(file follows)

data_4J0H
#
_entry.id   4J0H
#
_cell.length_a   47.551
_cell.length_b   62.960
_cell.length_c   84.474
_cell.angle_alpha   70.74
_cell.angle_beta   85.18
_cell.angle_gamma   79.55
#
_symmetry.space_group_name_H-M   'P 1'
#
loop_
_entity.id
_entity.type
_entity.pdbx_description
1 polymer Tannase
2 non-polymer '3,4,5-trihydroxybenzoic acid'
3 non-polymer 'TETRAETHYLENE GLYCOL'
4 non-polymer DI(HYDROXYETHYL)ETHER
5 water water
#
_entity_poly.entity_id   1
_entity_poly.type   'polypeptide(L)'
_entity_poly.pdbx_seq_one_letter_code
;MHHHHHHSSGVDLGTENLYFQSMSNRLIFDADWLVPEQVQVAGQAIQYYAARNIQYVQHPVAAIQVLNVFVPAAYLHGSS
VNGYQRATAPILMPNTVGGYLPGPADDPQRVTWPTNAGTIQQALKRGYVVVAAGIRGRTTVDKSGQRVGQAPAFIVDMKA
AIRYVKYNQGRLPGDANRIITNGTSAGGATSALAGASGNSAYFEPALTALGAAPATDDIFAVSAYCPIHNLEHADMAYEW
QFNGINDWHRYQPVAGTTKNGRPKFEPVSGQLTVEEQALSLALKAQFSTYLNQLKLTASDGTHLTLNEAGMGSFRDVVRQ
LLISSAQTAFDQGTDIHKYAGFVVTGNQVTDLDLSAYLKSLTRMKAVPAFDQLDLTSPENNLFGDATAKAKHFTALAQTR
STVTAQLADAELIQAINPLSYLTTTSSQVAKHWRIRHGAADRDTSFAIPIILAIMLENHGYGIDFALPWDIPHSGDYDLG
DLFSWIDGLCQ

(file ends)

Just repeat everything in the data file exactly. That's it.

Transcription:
data_4J0H
#
_entry.id   4J0H
#
_cell.length_a   47.551
_cell.length_b   62.960
_cell.length_c   84.474
_cell.angle_alpha   70.74
_cell.angle_beta   85.18
_cell.angle_gamma   79.55
#
_symmetry.space_group_name_H-M   'P 1'
#
loop_
_entity.id
_entity.type
_entity.pdbx_description
1 polymer Tannase
2 non-polymer '3,4,5-trihydroxybenzoic acid'
3 non-polymer 'TETRAETHYLENE GLYCOL'
4 non-polymer DI(HYDROXYETHYL)ETHER
5 water water
#
_entity_poly.entity_id   1
_entity_poly.type   'polypeptide(L)'
_entity_poly.pdbx_seq_one_letter_code
;MHHHHHHSSGVDLGTENLYFQSMSNRLIFDADWLVPEQVQVAGQAIQYYAARNIQYVQHPVAAIQVLNVFVPAAYLHGSS
VNGYQRATAPILMPNTVGGYLPGPADDPQRVTWPTNAGTIQQALKRGYVVVAAGIRGRTTVDKSGQRVGQAPAFIVDMKA
AIRYVKYNQGRLPGDANRIITNGTSAGGATSALAGASGNSAYFEPALTALGAAPATDDIFAVSAYCPIHNLEHADMAYEW
QFNGINDWHRYQPVAGTTKNGRPKFEPVSGQLTVEEQALSLALKAQFSTYLNQLKLTASDGTHLTLNEAGMGSFRDVVRQ
LLISSAQTAFDQGTDIHKYAGFVVTGNQVTDLDLSAYLKSLTRMKAVPAFDQLDLTSPENNLFGDATAKAKHFTALAQTR
STVTAQLADAELIQAINPLSYLTTTSSQVAKHWRIRHGAADRDTSFAIPIILAIMLENHGYGIDFALPWDIPHSGDYDLG
DLFSWIDGLCQ